Mr. Obama said he had directed the Pentagon to prepare for a full range of possible military options in connection with the crisis in Libya. Asked about whether the United States would support sending warplanes over the country to keep the Libyan air force from attacking rebels, creating what is known as a no-flight zone, the president said that was one of the options being considered.

Among America’s NATO allies, France and Britain expressed some support for the idea on Wednesday, while Germany said it was opposed.

Mr. Obama said that in addition to sending military aircraft to ferry Egyptians who have fled to Tunisia to get home, he had authorized the Agency for International Development, an arm of the State Department, to charter civilian aircraft to help refugees return to other countries.


ICC Opens Investigation of Qaddafi


Marlise Simons reports from The Hague:


The International Criminal Court has started a formal investigation into possible crimes against humanity in Libyathat will focus on the role of the country’s leader, Col. Muammar el-Qaddafi, several of his sons and members of his inner circle, the chief prosecutor said Thursday.

Luis Moreno-Ocampo, the prosecutor, said his office had received confirmation that Libyan security forces had fired on peaceful demonstrators, killing hundreds, and that many had been illegally detained in episodes involving at least nine different towns since Feb. 15.

He also said in an interview that many more insiders from the Libyan government had defected than was publicly known, and that the recent information had come from multiple sources. “We cannot name names to protect the families,” he said. “The system appears to be breaking down.”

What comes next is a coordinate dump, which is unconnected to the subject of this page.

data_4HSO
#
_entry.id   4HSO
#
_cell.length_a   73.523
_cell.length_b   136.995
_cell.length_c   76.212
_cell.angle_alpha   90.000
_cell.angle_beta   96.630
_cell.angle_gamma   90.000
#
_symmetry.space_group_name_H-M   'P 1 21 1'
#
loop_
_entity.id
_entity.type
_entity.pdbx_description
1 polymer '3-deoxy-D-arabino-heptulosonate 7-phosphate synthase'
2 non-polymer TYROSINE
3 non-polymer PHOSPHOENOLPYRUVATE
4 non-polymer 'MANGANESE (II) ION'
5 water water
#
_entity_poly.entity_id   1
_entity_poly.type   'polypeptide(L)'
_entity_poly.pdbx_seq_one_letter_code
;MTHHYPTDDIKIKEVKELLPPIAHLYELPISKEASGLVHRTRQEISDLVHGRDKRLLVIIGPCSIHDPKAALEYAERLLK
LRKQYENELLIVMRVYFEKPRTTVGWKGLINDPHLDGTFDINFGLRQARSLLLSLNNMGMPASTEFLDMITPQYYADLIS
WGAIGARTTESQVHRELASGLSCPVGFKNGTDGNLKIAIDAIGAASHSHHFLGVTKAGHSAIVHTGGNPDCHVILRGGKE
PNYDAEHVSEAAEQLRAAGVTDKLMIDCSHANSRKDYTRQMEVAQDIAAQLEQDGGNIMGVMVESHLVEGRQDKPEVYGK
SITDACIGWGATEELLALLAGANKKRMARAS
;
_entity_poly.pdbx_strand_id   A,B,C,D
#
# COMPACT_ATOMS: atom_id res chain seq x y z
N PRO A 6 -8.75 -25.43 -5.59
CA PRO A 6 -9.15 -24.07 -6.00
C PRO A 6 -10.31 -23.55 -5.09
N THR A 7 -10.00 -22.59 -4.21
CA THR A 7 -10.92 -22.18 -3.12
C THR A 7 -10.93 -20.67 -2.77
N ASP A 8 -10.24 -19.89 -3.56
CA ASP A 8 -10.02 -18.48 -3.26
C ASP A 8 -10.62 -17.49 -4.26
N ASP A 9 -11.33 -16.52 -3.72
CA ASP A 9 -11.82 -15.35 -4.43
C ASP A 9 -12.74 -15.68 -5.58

In a unanimous vote on Saturday, the United Nations Security Council instructed the international prosecutor to investigate the violence in Libya, and it approved a series of other measures including imposing an arms embargo on the country, banning international travel for 16 Libyan leaders and freezing the assets of Colonel Qaddafi and members of his family.

While the criminal investigation and the international sanctions are expected to take weeks to have any effect, they reflected widespread condemnation of the bloody crackdown in Libya against antigovernment protesters.

Obama Speaks on Libya; Urges Defections


At a joint press conference with Mexican President Philipe Calderon, President Obama finally spoke again on the tumult and demonstrations in Libya. 

He began with the basic and obvious: 

My approach throughout the convulsions that have swept through the Middle East is, number one, no violence against citizens and, number two, we stand for freedom and democracy. And in the situation in Libya what you’ve seen is, one, violence against citizens and the active urging of violence against unarmed citizens by Qaddaffi and, number two, you have seen with great clarity that he has lost legitimacy with his people. So let me be very unambiguous about this. Colonel Qaddaffi needs to step down from power and leave. That is good for his country. It is good for his people. It is the right thing to do. 

He proceeded to something more interesting: 

Those around him have to understand that violence that they perpetrate against innocent civilians will be monitored and they will be held accountable for it. So to the extent that they are making calculations in their own minds about which way history is moving, they should know history is moving against Colonel Qaddaffi. And so their willingness to carry out orders to perpetrate violence is something they will be held accountable for.

I interpret this as basically a call for Egyptian military officers to defect.

He also seemed to defend his record so far against accusations that he has been milquetoast on Lilbya: 

We have already engineered the most decisive actions … freezing $30 billion in assets, imposing sanctions against those in the Libyan government who have been committing those crimes. And as a result of this leadership we have seen broad-based action in the international community.